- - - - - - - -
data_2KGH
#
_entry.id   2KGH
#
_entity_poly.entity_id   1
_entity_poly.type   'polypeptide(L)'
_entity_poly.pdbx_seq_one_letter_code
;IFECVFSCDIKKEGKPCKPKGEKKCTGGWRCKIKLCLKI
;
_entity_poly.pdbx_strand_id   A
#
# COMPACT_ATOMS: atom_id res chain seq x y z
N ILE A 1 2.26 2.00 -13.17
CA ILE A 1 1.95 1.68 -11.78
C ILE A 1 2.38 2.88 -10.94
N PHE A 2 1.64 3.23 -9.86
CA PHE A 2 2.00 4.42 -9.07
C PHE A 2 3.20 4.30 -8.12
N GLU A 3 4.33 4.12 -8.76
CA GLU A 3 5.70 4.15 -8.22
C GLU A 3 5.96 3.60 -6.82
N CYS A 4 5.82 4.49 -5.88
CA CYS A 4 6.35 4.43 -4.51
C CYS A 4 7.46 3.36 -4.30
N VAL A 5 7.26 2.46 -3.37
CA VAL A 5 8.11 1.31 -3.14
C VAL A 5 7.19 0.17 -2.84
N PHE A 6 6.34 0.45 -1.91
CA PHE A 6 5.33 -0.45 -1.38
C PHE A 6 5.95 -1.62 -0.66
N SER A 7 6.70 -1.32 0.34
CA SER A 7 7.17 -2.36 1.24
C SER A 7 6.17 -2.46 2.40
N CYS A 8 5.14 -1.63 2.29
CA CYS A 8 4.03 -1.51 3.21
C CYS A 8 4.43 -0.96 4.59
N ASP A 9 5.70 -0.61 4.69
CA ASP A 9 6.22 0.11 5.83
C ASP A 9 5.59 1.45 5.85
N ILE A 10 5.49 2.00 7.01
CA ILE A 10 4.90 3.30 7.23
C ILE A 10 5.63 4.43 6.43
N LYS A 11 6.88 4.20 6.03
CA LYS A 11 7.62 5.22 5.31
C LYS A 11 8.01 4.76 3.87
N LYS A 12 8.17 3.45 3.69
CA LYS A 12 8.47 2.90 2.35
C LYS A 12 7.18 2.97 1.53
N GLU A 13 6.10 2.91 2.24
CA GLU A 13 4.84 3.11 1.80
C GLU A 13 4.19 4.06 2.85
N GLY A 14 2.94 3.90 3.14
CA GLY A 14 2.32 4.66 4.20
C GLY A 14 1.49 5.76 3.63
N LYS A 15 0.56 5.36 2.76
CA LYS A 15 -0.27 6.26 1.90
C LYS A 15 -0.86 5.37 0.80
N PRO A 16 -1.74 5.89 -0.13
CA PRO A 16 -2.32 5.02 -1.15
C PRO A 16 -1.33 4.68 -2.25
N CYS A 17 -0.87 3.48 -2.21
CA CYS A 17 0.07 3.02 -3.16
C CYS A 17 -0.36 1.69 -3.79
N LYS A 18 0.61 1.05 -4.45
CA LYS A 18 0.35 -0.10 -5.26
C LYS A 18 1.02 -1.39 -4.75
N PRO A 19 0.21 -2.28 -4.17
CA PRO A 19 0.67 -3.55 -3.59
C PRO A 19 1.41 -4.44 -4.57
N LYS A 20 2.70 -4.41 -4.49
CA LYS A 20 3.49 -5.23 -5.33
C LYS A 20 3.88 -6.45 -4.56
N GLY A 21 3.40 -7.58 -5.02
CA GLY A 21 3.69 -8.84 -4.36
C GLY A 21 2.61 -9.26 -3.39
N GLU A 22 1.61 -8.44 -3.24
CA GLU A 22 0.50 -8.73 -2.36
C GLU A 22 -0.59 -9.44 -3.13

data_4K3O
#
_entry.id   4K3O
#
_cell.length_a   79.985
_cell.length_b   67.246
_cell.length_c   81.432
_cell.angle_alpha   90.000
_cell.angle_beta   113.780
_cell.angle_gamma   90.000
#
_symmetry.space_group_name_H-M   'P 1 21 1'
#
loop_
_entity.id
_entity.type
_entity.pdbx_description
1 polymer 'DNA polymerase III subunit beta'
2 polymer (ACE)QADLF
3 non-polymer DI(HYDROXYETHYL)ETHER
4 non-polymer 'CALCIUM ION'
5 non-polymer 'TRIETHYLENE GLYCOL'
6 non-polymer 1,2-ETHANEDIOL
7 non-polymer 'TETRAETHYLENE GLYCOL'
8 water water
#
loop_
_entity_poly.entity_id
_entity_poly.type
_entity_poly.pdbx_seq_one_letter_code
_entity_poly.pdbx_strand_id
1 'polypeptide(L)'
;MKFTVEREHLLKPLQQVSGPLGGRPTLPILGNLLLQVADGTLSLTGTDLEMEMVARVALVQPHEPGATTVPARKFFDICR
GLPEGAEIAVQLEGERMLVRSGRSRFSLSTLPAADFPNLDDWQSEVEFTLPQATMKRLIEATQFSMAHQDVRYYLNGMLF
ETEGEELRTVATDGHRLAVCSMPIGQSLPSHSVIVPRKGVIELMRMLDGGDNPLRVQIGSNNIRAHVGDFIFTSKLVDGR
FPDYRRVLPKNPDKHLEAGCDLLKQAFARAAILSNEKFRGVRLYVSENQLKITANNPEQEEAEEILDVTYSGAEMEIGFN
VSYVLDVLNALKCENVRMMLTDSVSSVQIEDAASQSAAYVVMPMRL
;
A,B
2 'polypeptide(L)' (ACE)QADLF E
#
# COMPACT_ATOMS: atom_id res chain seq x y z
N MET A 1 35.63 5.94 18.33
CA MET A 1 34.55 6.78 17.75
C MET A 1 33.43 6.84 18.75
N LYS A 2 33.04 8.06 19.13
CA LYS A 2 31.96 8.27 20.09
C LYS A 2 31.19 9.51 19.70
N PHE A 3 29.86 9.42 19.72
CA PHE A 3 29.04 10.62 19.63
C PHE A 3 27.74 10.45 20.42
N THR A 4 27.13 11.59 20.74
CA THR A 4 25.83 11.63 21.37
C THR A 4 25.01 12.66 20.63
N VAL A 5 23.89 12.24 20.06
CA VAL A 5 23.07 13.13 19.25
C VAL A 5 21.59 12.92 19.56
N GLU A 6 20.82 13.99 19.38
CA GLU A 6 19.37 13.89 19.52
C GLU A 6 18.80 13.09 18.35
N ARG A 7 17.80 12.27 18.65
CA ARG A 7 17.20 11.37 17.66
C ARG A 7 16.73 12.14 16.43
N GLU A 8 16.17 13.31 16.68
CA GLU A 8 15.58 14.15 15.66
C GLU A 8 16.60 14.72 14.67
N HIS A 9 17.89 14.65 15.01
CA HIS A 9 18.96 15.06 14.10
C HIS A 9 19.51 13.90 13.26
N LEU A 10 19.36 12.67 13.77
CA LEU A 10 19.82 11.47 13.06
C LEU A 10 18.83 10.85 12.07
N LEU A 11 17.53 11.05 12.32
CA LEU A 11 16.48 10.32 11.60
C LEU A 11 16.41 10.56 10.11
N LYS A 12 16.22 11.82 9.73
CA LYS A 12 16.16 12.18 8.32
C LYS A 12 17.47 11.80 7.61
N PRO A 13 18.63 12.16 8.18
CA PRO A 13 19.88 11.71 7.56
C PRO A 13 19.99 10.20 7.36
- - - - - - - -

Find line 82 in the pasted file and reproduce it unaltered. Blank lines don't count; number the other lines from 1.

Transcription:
#